Now I'm going to bypass all that "run for your lives" rhetoric and I'm going to get to the part that I'm really interested in:
The media is the biggest battleground. From the point of view of most progressives, right-wing voices - and often very harsh ones - dominate the airwaves, newspaper and magazine columns, and the web. This is not the place to go into the lopsided tally of right-wing pundits and talk-show hosts vs a few isolated liberals; the imbalance has been well-documented elsewhere.
From the right’s point of view, though, the media still has a liberal bias, which the right chooses to address by pursuing the rare bastions of independent journalism and opinion.
In the centrist media, Dan Rather has been a favourite target ever since he sharply questioned George Bush senior (then vice-president) during the 1988 presidential campaign. His mistakes in reporting on George W Bush’s National Guard record during the 2004 campaign were amplified and exaggerated by a relentless series of attacks on right-wing radio and television and in magazines like The Weekly Standard and The National Review, until he resigned. (The right-wing “blogosphere” also claimed CNN’s Eason Jordan after repeatedly distorting his remarks about US soldiers killing journalists in Iraq). With the retirements of Tom Brokaw and Ted Koppel, and the illness of Peter Jennings, the remaining generation of network anchors who cut their teeth as working journalists is effectively gone.
With respect to Gara LaMarche, I don't think he knows what he's talking about -- and attacking the blogosphere isn't going to do him very good. As long as the media is concentrated in the hands of the few, there will always be bias. As long as there are regulations on media -- no matter how impartial these regulations are -- there will be bias. The problem isn't that the FCC is biased; the problem is that there is an FCC at all. While liberals are trying to gain balance in the media through use of bureaucracy, this won't make the media balanced.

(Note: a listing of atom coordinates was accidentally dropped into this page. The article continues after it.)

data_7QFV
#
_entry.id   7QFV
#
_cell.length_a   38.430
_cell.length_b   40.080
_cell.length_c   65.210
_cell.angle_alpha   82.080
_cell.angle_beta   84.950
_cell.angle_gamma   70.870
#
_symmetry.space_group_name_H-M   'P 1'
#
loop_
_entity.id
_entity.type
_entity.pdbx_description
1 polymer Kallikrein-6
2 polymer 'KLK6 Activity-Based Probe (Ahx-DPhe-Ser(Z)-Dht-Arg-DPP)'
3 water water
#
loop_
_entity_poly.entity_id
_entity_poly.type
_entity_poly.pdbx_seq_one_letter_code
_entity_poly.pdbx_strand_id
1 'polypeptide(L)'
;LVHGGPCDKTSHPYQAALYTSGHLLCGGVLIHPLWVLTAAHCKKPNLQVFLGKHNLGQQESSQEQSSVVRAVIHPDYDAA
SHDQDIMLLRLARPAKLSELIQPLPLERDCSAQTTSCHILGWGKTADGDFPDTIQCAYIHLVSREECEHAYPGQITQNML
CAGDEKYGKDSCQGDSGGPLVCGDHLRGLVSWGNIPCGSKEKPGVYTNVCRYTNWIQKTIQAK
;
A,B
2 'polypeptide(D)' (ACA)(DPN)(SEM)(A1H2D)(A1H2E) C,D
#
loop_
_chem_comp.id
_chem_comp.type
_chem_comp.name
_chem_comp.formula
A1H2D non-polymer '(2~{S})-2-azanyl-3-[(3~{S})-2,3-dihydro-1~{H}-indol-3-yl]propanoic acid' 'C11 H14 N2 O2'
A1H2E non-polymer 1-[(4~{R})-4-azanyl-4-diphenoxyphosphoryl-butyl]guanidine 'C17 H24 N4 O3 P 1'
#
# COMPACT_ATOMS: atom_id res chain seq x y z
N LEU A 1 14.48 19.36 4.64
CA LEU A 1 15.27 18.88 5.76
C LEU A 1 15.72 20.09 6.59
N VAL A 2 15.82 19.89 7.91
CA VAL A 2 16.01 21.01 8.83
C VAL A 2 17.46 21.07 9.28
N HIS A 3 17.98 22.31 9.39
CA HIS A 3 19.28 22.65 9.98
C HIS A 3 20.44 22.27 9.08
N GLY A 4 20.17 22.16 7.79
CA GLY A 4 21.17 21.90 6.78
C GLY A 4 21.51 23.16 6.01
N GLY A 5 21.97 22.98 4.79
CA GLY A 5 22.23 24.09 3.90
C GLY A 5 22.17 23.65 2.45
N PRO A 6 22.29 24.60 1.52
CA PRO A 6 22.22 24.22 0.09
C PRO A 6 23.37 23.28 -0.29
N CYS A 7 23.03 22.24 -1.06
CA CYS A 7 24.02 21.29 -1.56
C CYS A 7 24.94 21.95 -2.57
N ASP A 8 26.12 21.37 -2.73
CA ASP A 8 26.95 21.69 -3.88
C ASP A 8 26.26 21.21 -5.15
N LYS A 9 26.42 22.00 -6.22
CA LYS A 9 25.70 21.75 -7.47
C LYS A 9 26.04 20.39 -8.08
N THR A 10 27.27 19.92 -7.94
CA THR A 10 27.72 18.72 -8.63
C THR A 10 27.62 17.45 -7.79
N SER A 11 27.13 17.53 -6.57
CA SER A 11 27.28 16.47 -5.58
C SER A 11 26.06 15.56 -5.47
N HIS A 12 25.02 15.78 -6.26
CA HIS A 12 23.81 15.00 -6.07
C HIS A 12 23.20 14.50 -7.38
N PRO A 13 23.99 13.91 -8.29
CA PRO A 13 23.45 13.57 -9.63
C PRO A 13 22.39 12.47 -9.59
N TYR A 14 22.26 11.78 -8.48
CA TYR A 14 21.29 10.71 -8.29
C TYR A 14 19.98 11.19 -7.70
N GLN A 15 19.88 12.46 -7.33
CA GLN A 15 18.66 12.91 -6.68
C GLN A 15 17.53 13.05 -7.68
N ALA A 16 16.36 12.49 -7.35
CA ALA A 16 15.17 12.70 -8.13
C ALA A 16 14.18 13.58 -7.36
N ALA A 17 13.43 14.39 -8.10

The solution of free expression is reform. Why should I have to pay a licence to start my own television network? Why should only the very filthy rich decide which content to produce? Why should such organizations like the RIAA and the MPAA decide which media by which I can view their content?
Funny enough, it is in the most socialistic of countries that old style intellectual property laws are strongest in effect. In Sweden -- left-wing bastion that it is -- it is against the law to download copywritten content. Even if you already own said content. In my native Canada, we haven't had satellite radio for two years due to my country's draconian "Canadian content" rules. Do you call this balance?
You have a problem with balance in the media, eh? How about becoming an advocate for Free culture? Oh yes, you get offended by the Rush Limbaughs of the radio and the Ann Coulters. How about starting your own radio show -- and make your media free to share for all to listen. Nothing is stopping you. Here on LiveJournal, we have literally millions of people who broadcast their opinions -- live and ready to consume. There is Wikipedia, Opentunes, and Ourmedia. Lots of places and means to communicate your message.
The only reason why there is is a battle over media is because every political ideology wants to shout down the other political ideology. And to do that, there has to be control over how we receive our media. I'm sorry, buddy. I think you are a whiny little crybaby who, yet again, seeks to gain control over media by arguing about "balance".
You want balance? Let everyone (and by everyone I mean not just yourselves) express themselves however they see fit. That means deregulation. That means getting rid of red tape. That means -- GASP! -- less government.